10. 10.
    Hubank, M., Schatz, D.G.: Identifying differences in mRNA expression by representational difference analysis of cDNA. Nucleic Acids Res. 22, 5640–5648 (1994)CrossRefPubMedPubMedCentralGoogle Scholar
  11. 11.
    Kruse, J., Stewart, F.A.: Gene expression arrays as a tool to unravel mechanisms of normal tissue radiation injury and prediction of response. World. J. Gastroenterol. 13(19), 2669–2674 (2007)CrossRefPubMedPubMedCentralGoogle Scholar
  12. 12.
    Rokushima, M., Omi, K., Imura, K., Araki, A., Furukawa, N., Itoh, F., Miyazaki, M., Yamamoto, J., Rokushima, M., Okada, M., Torii, M., Kato, I., Ishizaki, J.: Toxicogenomics of drug-induced hemolytic anemia by analyzing gene expression profiles in the spleen. Toxicol Sci. 100(1), 290–302 (2007)CrossRefPubMedGoogle Scholar
  13. 13.
    Huang, Q., Dunn, 2.R.T., Jayadev, S., DiSorbo, O., Pack, F.D., Farr, S.B., Stoll, R.E., Blanchard, K.T.: Assessment of cisplatin-induced nephrotoxicity by microarray technology. Toxicol Sci. 63(2), 196–207 (2001)CrossRefPubMedGoogle Scholar
  14. 14.
    Kiyosawa, N., Uehara, T., Gao, W., Omura, K., Hirode, M., Shimizu, T., Mizukawa, Y., Ono, A., Miyagishima, T., Nagao, T., Urushidani, T.: Identification of glutathione depletion-responsive genes using phorone-treated rat liver. J. Toxicol Sci. 32(5), 469–486 (2007)CrossRefPubMedGoogle Scholar
  15. 15.
    Mendrick, D.L.: Genomic and Genetic Biomarkers of Toxicity. Toxicology (2007)doi:10.1016/j.tox.2007.11.013Google Scholar
  16. 16.
    Ezendam, J., Staedtler, F., Pennings, J., Vandebriel, R.J., Pieters, R., Boffetta, P., Harleman, J.H., Vos, J.G.: Toxicogenomics of subchronic hexachlorobenzene exposure in Brown Norway rats. Environ Health Perspect 112(7), 782–791 (2004)PubMedPubMedCentralGoogle Scholar
  17. 17.
    Schölkopf, B., Smola, A.J.: Learning with Kernels. MIT Press, Cambridge (2002)Google Scholar
  18. 18.
    Duda, R.O., Hart, P.E., Stork, D.G.: Pattern classification, 2nd edn. John Wiley and Sons, New York (2001)Google Scholar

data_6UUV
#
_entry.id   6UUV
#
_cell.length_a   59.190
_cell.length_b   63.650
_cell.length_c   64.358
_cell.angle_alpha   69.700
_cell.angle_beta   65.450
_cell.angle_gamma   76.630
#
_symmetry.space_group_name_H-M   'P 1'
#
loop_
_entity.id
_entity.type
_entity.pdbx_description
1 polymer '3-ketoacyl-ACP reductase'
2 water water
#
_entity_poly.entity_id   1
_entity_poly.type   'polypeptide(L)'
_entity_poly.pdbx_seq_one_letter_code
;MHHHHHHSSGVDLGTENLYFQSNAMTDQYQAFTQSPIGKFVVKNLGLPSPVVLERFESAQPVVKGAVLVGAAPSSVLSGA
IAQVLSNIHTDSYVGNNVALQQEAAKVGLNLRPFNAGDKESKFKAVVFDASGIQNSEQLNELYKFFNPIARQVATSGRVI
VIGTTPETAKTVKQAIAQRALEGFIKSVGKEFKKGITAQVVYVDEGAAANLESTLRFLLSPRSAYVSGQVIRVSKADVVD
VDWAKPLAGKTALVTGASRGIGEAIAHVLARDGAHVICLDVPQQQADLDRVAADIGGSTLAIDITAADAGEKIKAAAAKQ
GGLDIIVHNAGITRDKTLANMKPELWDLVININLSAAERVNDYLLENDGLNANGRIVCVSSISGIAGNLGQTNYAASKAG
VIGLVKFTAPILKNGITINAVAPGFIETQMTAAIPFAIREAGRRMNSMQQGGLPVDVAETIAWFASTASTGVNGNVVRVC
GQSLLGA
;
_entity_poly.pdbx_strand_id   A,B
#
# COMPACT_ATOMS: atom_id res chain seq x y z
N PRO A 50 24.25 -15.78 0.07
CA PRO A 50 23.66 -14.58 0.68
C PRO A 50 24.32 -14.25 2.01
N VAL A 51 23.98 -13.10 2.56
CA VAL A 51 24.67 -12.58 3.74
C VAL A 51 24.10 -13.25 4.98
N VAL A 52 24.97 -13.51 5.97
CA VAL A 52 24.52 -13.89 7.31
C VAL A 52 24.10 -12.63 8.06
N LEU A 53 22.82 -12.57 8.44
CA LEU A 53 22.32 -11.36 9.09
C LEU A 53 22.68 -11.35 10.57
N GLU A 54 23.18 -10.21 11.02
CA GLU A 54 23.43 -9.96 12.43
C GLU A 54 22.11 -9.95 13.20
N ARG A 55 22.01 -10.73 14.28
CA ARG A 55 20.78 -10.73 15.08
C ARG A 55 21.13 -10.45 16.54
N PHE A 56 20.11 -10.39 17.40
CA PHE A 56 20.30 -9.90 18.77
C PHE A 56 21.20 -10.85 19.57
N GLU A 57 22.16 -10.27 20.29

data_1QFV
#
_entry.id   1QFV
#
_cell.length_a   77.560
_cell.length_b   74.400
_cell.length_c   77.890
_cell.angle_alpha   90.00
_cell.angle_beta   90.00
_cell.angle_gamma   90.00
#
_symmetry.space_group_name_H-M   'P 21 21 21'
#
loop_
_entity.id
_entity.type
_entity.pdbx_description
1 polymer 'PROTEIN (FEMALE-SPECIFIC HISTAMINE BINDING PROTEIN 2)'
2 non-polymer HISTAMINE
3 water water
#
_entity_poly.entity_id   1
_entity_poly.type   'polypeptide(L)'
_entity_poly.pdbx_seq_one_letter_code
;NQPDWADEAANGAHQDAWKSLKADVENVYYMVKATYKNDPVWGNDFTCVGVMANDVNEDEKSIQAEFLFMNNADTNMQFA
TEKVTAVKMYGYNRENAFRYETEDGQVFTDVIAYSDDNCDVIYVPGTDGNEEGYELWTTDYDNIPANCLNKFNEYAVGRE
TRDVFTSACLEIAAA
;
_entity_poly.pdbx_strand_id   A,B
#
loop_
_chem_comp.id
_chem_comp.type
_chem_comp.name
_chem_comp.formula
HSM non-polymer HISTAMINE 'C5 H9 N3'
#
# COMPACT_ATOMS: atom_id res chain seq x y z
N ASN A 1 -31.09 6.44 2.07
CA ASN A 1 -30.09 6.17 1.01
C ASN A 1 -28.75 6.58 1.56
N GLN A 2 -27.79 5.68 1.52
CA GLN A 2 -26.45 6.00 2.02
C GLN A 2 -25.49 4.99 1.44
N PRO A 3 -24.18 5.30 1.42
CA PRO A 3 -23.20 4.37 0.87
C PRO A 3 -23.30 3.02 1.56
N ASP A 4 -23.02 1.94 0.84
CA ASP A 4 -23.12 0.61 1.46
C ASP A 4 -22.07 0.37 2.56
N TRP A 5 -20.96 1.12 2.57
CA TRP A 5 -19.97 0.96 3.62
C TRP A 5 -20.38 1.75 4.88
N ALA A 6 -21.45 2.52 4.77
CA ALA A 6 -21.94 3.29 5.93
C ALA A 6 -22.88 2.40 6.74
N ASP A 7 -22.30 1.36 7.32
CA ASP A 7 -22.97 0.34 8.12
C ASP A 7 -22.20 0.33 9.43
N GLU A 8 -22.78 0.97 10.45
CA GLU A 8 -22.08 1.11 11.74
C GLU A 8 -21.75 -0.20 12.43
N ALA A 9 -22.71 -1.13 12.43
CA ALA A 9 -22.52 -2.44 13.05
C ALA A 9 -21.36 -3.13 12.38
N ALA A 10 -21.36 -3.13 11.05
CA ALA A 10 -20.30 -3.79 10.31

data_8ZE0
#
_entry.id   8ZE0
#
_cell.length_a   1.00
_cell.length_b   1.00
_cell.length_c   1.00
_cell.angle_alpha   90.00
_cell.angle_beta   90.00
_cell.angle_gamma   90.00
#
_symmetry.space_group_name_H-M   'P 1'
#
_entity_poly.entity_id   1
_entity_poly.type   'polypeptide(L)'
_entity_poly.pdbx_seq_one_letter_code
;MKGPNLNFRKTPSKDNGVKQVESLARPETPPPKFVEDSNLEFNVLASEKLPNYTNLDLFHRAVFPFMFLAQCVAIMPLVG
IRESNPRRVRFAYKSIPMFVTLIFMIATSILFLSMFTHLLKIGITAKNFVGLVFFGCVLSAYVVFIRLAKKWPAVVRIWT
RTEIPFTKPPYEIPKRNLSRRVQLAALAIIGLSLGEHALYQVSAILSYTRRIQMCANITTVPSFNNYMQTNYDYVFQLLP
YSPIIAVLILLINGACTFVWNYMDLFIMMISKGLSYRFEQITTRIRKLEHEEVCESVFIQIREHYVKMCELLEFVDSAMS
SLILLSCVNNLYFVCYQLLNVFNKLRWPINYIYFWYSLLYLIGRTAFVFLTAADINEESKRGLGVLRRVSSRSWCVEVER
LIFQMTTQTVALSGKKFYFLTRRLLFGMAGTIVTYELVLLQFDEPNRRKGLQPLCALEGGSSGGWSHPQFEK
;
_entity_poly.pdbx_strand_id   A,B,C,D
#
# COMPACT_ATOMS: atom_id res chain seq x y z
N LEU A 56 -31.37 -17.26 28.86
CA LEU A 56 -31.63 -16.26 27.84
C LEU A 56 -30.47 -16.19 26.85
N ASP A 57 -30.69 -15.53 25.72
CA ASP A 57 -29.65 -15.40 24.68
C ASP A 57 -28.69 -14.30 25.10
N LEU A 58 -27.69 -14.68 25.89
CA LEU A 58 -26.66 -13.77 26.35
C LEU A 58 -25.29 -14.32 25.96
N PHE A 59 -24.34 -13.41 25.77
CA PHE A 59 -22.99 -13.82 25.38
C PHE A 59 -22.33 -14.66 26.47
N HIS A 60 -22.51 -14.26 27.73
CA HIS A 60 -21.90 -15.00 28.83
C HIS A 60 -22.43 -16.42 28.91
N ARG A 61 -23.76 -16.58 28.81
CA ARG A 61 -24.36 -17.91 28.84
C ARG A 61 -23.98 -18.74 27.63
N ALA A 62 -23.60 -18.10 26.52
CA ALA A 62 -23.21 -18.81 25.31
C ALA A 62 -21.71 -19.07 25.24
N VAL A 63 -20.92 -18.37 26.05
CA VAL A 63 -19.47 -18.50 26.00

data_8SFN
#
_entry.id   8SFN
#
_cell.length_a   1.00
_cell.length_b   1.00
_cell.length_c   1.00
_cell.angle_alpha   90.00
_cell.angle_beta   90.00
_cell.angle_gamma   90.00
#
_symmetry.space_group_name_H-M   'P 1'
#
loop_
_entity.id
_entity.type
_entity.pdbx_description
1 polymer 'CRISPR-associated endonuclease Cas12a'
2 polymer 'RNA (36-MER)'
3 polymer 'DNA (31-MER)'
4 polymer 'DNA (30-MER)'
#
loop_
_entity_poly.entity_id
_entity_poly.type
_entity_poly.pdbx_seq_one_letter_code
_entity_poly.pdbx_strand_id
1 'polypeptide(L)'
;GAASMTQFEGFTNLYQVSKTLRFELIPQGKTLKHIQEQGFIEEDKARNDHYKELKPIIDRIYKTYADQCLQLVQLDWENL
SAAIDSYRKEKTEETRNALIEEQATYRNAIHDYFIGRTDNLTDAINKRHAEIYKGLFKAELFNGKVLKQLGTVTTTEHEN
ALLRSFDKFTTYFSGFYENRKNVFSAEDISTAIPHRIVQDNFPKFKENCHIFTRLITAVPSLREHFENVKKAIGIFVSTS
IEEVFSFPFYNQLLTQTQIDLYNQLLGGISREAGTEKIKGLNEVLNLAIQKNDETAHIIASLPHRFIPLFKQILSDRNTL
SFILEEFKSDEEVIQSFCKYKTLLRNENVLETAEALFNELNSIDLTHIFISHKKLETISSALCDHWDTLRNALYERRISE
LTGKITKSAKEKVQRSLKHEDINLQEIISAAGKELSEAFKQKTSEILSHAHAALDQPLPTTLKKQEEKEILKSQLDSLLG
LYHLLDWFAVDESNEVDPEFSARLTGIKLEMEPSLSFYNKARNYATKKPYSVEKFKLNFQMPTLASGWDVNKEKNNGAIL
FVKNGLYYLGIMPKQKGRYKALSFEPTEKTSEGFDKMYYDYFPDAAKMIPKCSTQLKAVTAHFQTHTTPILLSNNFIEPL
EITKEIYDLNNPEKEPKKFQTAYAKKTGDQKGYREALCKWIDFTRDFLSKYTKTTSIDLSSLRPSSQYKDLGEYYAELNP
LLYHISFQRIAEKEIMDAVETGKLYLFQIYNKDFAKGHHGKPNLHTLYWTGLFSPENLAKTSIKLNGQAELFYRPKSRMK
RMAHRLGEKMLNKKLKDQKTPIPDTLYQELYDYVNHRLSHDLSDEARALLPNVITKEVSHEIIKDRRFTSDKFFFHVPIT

19. 19.
    Webb, A.R.: Statistical Pattern Recognition. John Wiley and Sons, New York (2002)CrossRefGoogle Scholar
  20. 20.
    Vapnik, V.: Statistical Learning Theory. John Wiley and Sons, New York (1998)Google Scholar
  21. 21.
    Raymer, M., Punch, W., Goodman, E., Kuhn, L., Jain, A.: Dimensionality Reduction Using Genetic Algorithms. IEEE Transactions on Evolutionary computing (2000) Google Scholar
  22. 22.
    Ferri, F.J., Kadirkamanathan, V., Kittler, J.: Feature Subset Search using Genetic Algorithms. In: IEE/IEEE Workshop on Natural Algorithms in Signal Processing, Essex (1993)Google Scholar
  23. 23.
    Richeldi, M., Lanzi, P.: A Tool for Performing effective feature selection by investigating the deep structure of the data. In: Proc. of the International Conference on Tools with Artifcial Intelligence, pp. 102–105 (1996)Google Scholar
  24. 24.
    Witten, H., Frank, E.: Data Mining: Practical machine learning tools and techniques, 2nd edn. Morgan Kaufmann, San Francisco (2005)Google Scholar
  25. 25.
    Alon, U., Barkai, N., Notterman, D., Gish, K., Ybarra, S., Mack, D., Levine, A.: Broad patterns of gene expression revealed by clustering analysis of tumor and normal colon cancer tissues probed by oligonucleotide arrays. Cell Biology 96, 6745–6750 (1999)Google Scholar
  26. 26.